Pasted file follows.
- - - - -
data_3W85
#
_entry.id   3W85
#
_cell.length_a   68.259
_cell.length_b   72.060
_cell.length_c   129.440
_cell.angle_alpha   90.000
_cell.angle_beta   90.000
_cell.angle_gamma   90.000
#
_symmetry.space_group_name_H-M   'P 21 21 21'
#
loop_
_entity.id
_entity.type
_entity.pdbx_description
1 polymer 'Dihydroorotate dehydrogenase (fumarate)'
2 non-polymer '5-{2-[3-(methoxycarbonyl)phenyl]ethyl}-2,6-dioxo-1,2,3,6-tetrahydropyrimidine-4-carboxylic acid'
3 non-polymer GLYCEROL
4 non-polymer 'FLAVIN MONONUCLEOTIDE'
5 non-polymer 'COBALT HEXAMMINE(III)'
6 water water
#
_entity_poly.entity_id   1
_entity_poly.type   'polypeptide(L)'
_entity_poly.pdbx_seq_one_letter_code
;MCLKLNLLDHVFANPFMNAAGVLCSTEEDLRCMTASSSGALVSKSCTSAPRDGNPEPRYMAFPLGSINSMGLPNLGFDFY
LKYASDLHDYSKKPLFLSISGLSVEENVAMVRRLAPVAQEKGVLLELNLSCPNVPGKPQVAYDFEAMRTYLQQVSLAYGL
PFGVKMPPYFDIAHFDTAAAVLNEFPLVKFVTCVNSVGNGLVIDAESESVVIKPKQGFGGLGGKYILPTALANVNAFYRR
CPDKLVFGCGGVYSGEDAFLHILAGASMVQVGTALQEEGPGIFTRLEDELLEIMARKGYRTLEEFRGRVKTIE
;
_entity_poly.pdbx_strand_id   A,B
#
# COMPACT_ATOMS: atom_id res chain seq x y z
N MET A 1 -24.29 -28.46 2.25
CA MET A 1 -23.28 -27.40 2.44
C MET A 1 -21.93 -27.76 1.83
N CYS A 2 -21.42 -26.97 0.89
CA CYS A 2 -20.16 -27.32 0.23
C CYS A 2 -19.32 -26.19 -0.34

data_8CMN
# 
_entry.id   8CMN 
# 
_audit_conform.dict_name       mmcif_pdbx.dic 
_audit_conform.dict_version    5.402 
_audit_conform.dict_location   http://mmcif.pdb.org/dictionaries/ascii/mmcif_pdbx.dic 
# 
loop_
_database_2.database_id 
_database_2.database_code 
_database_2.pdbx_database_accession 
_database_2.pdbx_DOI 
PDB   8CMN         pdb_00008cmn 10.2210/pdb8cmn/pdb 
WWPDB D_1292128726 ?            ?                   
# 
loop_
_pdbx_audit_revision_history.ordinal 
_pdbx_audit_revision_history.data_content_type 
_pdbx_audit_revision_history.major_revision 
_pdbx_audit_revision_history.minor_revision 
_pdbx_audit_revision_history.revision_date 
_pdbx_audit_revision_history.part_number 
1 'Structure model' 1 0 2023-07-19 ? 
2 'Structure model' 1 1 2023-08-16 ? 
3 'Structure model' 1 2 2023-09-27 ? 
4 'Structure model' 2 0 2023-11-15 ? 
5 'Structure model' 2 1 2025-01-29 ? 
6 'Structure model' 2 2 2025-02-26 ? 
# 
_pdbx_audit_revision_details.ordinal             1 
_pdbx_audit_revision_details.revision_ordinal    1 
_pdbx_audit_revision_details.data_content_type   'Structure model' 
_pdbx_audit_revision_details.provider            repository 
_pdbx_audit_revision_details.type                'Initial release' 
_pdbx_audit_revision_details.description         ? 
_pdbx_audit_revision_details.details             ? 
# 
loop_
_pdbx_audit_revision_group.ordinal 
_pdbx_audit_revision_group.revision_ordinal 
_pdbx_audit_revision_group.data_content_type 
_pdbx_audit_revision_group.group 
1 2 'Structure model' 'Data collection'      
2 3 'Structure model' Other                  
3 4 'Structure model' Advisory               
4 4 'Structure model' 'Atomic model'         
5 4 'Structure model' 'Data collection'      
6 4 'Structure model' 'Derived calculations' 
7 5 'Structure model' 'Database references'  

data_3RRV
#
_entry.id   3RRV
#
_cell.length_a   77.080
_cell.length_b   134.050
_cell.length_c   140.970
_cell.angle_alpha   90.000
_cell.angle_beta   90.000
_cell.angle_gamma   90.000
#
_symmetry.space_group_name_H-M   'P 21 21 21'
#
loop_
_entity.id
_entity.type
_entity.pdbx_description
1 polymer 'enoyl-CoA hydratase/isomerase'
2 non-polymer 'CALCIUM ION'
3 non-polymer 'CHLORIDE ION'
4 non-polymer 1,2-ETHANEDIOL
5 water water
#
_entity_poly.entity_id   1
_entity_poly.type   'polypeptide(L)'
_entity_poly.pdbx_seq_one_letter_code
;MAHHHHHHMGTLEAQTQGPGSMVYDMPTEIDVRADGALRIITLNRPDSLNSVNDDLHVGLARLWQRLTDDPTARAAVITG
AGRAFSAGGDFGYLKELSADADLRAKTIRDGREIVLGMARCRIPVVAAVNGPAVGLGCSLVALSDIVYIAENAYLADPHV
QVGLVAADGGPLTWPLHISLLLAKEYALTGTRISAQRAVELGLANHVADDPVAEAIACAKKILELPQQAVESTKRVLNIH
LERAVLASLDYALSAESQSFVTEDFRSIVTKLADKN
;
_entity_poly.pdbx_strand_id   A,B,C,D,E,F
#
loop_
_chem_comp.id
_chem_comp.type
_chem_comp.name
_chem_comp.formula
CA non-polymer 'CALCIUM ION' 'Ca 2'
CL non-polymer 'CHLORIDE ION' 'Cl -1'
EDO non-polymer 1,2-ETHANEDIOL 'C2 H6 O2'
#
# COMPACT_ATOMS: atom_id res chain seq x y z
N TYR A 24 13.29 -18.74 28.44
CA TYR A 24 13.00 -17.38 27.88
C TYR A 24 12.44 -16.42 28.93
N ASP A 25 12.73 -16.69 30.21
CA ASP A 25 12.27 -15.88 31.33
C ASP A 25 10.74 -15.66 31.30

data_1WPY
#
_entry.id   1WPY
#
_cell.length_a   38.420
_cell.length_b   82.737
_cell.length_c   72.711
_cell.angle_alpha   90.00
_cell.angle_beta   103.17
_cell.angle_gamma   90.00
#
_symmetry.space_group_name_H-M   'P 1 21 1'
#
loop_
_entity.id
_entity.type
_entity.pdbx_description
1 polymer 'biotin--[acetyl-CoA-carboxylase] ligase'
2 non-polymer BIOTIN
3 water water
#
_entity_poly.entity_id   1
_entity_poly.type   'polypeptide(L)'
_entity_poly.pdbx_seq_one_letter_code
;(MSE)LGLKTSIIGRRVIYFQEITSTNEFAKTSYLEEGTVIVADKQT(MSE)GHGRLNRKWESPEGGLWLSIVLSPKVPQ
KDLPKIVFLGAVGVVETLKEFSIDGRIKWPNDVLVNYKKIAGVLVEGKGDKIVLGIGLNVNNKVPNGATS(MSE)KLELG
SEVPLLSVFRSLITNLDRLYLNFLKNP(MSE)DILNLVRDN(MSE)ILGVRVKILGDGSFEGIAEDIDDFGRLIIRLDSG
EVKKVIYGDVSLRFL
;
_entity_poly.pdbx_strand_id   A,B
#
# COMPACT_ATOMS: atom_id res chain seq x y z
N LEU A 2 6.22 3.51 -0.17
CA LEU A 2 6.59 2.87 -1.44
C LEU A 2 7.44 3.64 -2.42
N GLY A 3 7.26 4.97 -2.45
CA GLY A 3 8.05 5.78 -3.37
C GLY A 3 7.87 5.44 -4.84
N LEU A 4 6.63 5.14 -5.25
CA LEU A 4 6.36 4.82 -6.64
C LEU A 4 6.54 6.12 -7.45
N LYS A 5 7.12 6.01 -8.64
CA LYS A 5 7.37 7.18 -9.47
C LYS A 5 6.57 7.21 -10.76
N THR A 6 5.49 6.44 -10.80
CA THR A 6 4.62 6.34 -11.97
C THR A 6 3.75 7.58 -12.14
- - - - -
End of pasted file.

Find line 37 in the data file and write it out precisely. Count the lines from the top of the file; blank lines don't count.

CA MET A 1 -23.28 -27.40 2.44